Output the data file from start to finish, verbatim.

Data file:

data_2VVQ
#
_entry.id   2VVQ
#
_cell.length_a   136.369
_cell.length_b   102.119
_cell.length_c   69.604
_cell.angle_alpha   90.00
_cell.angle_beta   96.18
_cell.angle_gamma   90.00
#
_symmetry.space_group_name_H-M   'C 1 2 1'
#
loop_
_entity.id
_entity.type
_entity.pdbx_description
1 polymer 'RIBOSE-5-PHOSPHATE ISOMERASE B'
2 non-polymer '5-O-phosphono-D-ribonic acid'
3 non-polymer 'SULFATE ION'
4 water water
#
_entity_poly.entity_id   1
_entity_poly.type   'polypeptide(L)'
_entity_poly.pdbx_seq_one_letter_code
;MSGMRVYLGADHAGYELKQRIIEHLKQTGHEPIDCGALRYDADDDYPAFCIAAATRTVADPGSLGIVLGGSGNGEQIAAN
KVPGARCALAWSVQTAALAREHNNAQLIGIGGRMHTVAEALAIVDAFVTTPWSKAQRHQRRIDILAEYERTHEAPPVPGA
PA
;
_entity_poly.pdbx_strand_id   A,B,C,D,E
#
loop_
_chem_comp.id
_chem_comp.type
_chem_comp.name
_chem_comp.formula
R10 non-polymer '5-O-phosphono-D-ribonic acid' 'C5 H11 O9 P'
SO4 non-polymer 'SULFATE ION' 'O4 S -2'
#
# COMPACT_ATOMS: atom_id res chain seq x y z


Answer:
data_2VVQ
#
_entry.id   2VVQ
#
_cell.length_a   136.369
_cell.length_b   102.119
_cell.length_c   69.604
_cell.angle_alpha   90.00
_cell.angle_beta   96.18
_cell.angle_gamma   90.00
#
_symmetry.space_group_name_H-M   'C 1 2 1'
#
loop_
_entity.id
_entity.type
_entity.pdbx_description
1 polymer 'RIBOSE-5-PHOSPHATE ISOMERASE B'
2 non-polymer '5-O-phosphono-D-ribonic acid'
3 non-polymer 'SULFATE ION'
4 water water
#
_entity_poly.entity_id   1
_entity_poly.type   'polypeptide(L)'
_entity_poly.pdbx_seq_one_letter_code
;MSGMRVYLGADHAGYELKQRIIEHLKQTGHEPIDCGALRYDADDDYPAFCIAAATRTVADPGSLGIVLGGSGNGEQIAAN
KVPGARCALAWSVQTAALAREHNNAQLIGIGGRMHTVAEALAIVDAFVTTPWSKAQRHQRRIDILAEYERTHEAPPVPGA
PA
;
_entity_poly.pdbx_strand_id   A,B,C,D,E
#
loop_
_chem_comp.id
_chem_comp.type
_chem_comp.name
_chem_comp.formula
R10 non-polymer '5-O-phosphono-D-ribonic acid' 'C5 H11 O9 P'
SO4 non-polymer 'SULFATE ION' 'O4 S -2'
#
# COMPACT_ATOMS: atom_id res chain seq x y z